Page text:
In seventh heaven: Crowdsourced arts project, The Saptan Story
Seven artists from the UK and India come together for a unique crwodsourced digital arts project
"I found it hard to get over my broken heart, I thought I never would. Then one night, by the moonlit river, something happened that changed everything" - these are the lines that open The Saptan Story, a new online initiative and campaign led by the British Council.
"A unique Indian story. Told 7 ways, by 7 artists, and YOU," is how the hosts describe the project, which brings together a bunch of artists and illustrators from the UK and India - Saloni Sinha from Bengaluru, Adrita Das and Priyesh Trivedi from Mumbai, Gavin Strange and Tom Mead from Bristol, Gemma Correll from Suffolk, and Janine Shroff from London.
The concept is novel - each week, the hosts release a couple of sentences of The Saptan Story, which the artists then render into their artworks, in drawings, cartoons, and other largely digital styles. The planned result - one unique story and 49 artworks created over a seven-week period. Through all of this, the works are hosted online, and opened up for public voting.
Co-hosted by the Oscar-winning Aardman Animations studio, the hosts are describing this as "India’s first ever crowdsourced digital arts project", one that will result in the first-ever crowdsourced short story, interpreted and illustrated by the seven selected artists from India and the UK.
"We aim to inspire creative writing, thinking and participation with a giant game of consequences played out over all of India," enthuses Alan Gemmell OBE, Director, British Council India. Their intention is "to curate opinions, feelings and expressions in order to share and infuse different sets of perspectives amongst the masses", he says.
Brit, happy & colourful
For Gav Strange, who works for Aardman Animations and is yet to visit India, the subcontinent presents a grand prospect. "In my mind’s eye, I see a lot of colour when I think of India," says Gav. "It feels very rich in terms of aesthetics, culture and in history even though I've never had the fortune of visiting."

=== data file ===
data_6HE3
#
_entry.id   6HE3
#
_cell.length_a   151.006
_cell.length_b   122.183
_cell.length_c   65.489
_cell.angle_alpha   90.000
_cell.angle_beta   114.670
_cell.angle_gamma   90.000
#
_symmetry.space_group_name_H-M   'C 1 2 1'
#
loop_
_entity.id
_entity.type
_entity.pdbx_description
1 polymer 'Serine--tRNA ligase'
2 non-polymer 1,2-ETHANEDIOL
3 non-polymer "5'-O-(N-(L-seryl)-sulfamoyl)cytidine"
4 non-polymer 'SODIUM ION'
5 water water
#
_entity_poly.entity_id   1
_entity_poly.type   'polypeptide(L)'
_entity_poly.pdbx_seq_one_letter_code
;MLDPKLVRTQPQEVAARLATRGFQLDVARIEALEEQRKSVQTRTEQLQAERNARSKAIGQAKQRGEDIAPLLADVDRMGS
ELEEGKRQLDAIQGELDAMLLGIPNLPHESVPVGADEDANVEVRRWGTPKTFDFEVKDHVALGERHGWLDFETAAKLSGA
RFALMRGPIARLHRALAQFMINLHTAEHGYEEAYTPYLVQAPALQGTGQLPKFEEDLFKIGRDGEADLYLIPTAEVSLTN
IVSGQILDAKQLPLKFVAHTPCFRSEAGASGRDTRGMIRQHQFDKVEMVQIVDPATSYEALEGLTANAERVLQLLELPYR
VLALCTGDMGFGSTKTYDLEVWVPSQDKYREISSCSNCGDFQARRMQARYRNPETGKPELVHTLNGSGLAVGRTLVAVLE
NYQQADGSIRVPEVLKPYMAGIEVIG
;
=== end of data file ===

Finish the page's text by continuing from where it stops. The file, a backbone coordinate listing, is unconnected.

Strikingly enough, the colours are missing entirely in the pen and ink drawings of Tom Mead, who likes to identify himself as a surreal character designer. Tom extends his imagination to seraphic, transcendental and otherworldly creatures, some of them even seeming like zombies, in his renditions of the story.
For Janine Shroff, who spent her childhood in Mumbai in the 1980s, the bright colours are crucial, as she dabbles figurative and surreal creations, marked by humour with darker undertones and combining fantasy scenes, mostly in mundane and domestic landscapes. Janine lists miniature paintings and MAD magazine as her influences, while exploring themes of birth, pregnancy, relationships, sexual identity and gender.
Online networking plays an important role in their artistic practice, agrees Gemma Correll. "Social media has been invaluable in getting my work out there," says Gemma, whose work covers themes of modern life, mental health and pugs. "I didn't really set out to get my work all over the internet, but I think the simple format and humour of my art works well," she reflects.
"A lot of my work is personal, based on my own experiences - creating art is the way that I process and deal with life," says Gemma, explaining her artistic process. "For the most part, however, "I create art because I have to, to stay sane!" she adds.
The Saptan Story's second instalment reads, "As the moonbeams danced to a heavenly beat upon the silvery water, I gazed to the stars and contemplated my future. It looked bleak on introspection, when out of the water arose an apparition."
While the third part continues, "It was a woman, as translucent as fog and as ethereal as a dream. She smiled at me and whispered in a voice as soft as a dewdrop 'Love once lost can be regained, but are you willing to pay the price?'"
The takes on the story are fairly diverse among the Indian artists. Priyesh Trivedi, who prefers working under the pseudonym Adarsh Balak, places his version of the story in a familiar setting, against a backdrop of the glowing city lights of a metropolis, with a boy seemingly encountering a spirit in a river's murky waters.
Adrita Das, who also works on projects related to ethnography and educational games for kids, offers a more fluorescent take on things, with lustrous neon elements and bubblegummy doodahs and thingamajigs filling up her pieces. Adrita's creations are vaguely meditative, and easily among the more abstracted instances here.
Saloni Sinha, on the other hand, a professed "insect connoisseur", turns to bizarre, off-the-wall conceptions - for instance, an octopus-legged guitar-playing monster with fruits dangling off its hair. Music is her biggest source of inspiration, reveals Sinha, explaining that she made a lot of art for CDs, mix-tapes and gig posters for local bands as a youngster.
Ultimately, it's all about taking art to the people, concedes Saloni. "Art brings experiences," she offers, adding, "If more people can have access to it, they can experience much more of what reality can offer. And if art is introduced at an early age, people can discover themselves more and sooner."
The fourth chapter of The Saptan Story is expected on August 26, while the story will conclude on September 16. Visit saptan-stories.britishcouncil.org.in
- Jaideep Sen